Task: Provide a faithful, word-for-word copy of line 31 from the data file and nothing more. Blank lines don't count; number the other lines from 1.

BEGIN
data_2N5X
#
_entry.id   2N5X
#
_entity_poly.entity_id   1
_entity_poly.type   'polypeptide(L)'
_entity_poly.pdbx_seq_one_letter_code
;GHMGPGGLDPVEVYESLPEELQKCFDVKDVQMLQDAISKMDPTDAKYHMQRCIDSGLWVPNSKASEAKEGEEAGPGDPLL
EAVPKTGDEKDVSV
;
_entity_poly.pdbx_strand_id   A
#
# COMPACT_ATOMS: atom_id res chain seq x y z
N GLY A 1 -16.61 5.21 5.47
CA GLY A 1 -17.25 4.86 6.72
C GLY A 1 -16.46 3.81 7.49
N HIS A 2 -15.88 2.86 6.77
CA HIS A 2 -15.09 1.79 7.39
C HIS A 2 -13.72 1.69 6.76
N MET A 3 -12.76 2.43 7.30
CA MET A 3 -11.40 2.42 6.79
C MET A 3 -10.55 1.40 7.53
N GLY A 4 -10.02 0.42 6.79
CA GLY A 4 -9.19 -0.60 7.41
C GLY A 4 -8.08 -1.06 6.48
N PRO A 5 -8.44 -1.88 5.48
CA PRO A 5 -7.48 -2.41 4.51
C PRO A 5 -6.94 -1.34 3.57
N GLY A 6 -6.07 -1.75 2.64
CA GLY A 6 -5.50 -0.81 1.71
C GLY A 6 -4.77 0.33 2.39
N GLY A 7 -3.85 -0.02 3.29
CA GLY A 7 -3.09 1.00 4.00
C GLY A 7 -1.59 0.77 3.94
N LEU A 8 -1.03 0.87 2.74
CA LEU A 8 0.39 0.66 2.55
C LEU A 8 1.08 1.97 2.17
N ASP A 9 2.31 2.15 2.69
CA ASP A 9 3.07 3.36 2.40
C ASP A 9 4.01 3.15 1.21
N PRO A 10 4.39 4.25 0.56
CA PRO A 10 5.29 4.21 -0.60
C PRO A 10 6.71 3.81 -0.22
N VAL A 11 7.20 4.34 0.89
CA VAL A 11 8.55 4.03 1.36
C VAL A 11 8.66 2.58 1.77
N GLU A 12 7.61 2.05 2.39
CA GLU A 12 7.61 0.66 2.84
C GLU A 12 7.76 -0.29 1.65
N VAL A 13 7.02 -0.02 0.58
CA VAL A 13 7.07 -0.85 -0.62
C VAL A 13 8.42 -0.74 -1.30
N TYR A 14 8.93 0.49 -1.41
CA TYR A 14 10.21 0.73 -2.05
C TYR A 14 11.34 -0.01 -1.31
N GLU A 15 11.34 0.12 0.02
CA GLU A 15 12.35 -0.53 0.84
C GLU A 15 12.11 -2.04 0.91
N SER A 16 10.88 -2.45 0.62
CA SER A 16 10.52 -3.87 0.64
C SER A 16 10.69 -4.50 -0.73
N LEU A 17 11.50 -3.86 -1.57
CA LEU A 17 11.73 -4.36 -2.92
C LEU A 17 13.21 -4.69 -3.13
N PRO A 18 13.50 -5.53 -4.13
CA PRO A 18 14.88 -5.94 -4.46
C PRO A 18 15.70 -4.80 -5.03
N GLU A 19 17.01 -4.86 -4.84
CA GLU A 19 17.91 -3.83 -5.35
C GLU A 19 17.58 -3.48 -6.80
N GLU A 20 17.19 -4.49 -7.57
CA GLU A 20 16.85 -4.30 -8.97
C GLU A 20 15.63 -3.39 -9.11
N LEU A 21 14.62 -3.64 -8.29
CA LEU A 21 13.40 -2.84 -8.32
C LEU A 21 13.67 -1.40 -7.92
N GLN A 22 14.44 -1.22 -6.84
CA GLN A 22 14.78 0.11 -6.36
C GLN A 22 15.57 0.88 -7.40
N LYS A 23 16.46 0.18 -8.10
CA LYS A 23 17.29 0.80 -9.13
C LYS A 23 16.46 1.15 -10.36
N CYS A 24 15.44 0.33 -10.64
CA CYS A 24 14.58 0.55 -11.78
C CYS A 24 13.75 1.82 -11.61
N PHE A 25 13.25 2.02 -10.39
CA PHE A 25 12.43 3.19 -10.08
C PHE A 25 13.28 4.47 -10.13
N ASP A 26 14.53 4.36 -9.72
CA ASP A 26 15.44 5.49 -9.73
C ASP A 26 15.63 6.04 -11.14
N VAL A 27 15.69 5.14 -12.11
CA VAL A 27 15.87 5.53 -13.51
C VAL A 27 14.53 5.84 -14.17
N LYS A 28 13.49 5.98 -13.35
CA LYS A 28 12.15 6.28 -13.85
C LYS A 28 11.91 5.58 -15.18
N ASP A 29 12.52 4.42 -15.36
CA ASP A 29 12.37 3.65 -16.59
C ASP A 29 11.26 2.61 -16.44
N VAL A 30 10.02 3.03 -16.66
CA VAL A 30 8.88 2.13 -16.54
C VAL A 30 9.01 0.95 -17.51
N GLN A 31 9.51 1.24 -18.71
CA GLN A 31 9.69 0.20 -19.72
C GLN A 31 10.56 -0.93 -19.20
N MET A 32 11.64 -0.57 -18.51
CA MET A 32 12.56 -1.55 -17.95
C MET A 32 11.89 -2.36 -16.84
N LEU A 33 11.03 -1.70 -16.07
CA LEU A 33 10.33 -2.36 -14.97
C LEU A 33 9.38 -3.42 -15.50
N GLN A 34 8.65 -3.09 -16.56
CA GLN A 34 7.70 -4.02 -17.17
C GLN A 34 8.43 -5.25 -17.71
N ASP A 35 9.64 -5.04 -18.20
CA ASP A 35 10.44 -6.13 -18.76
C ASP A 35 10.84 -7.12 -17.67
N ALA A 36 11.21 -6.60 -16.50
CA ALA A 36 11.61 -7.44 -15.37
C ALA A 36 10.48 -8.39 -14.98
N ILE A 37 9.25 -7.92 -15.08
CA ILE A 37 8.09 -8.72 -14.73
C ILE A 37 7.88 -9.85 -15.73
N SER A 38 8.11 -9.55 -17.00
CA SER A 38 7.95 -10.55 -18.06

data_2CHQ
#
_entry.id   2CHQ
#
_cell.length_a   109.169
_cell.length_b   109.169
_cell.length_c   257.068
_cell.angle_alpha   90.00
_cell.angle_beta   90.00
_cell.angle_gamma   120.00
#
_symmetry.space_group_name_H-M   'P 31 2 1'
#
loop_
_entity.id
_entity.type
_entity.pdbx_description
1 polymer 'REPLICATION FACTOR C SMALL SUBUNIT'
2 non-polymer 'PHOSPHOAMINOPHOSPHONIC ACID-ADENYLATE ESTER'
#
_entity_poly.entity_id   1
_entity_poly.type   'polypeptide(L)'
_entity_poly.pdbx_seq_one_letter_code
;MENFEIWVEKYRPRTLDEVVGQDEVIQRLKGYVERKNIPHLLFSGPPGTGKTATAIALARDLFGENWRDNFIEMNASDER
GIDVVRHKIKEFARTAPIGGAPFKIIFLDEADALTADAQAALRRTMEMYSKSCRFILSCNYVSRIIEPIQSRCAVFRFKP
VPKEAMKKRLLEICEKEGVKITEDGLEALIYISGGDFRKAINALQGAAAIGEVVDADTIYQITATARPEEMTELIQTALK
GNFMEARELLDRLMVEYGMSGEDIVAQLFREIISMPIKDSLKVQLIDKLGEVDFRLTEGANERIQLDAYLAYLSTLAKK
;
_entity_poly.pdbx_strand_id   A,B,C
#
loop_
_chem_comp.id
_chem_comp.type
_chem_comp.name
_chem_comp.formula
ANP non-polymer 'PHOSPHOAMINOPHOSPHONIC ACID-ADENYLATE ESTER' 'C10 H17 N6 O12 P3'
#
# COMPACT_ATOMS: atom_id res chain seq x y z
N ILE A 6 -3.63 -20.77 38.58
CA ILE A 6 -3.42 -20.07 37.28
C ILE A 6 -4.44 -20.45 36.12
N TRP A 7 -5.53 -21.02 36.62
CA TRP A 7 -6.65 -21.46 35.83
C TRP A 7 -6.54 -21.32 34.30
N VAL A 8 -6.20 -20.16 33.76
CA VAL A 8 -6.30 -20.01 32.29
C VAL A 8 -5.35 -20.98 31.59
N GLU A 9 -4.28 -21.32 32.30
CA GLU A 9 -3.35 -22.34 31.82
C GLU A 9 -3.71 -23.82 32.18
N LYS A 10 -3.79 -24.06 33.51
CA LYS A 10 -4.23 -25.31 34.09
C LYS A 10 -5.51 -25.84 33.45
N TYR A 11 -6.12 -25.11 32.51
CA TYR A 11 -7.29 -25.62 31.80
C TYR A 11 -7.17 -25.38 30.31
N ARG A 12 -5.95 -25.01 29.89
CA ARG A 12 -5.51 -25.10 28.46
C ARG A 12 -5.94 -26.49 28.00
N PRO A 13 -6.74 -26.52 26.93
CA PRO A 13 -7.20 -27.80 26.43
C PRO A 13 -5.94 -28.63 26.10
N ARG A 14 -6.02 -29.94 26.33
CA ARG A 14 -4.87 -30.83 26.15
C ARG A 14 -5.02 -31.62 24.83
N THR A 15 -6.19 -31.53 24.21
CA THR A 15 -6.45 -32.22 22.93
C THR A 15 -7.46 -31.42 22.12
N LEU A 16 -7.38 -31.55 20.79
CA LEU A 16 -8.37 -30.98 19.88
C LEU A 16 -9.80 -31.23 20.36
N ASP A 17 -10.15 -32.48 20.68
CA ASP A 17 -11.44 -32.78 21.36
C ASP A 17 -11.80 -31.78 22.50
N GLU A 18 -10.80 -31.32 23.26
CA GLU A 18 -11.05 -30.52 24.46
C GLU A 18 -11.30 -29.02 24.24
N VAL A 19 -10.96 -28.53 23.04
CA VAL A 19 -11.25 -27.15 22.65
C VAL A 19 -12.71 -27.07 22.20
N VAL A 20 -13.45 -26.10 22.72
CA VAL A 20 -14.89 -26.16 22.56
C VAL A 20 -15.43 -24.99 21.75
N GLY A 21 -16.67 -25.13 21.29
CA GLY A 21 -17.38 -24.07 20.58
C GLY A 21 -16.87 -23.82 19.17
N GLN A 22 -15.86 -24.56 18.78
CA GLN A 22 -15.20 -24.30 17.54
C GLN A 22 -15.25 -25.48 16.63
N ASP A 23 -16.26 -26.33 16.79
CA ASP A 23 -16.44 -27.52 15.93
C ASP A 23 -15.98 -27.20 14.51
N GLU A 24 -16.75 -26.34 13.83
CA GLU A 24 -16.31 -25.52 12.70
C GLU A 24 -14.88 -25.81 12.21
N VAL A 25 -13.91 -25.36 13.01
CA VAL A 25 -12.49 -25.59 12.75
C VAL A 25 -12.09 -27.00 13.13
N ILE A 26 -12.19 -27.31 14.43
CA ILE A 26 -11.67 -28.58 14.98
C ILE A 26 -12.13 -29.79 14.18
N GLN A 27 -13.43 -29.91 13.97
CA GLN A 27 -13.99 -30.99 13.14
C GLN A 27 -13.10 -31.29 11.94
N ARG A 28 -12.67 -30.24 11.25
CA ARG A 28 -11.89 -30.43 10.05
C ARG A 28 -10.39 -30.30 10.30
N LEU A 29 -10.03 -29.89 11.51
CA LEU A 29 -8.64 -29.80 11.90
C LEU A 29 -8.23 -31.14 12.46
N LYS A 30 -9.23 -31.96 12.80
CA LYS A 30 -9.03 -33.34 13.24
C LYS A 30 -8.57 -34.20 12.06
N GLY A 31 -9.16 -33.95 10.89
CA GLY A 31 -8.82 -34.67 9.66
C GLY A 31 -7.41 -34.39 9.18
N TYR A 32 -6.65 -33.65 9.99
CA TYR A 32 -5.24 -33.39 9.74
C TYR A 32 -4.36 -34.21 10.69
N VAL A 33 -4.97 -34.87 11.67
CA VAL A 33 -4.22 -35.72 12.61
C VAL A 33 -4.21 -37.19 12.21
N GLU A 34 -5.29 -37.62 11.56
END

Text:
C GLY A 6 -4.77 0.33 2.39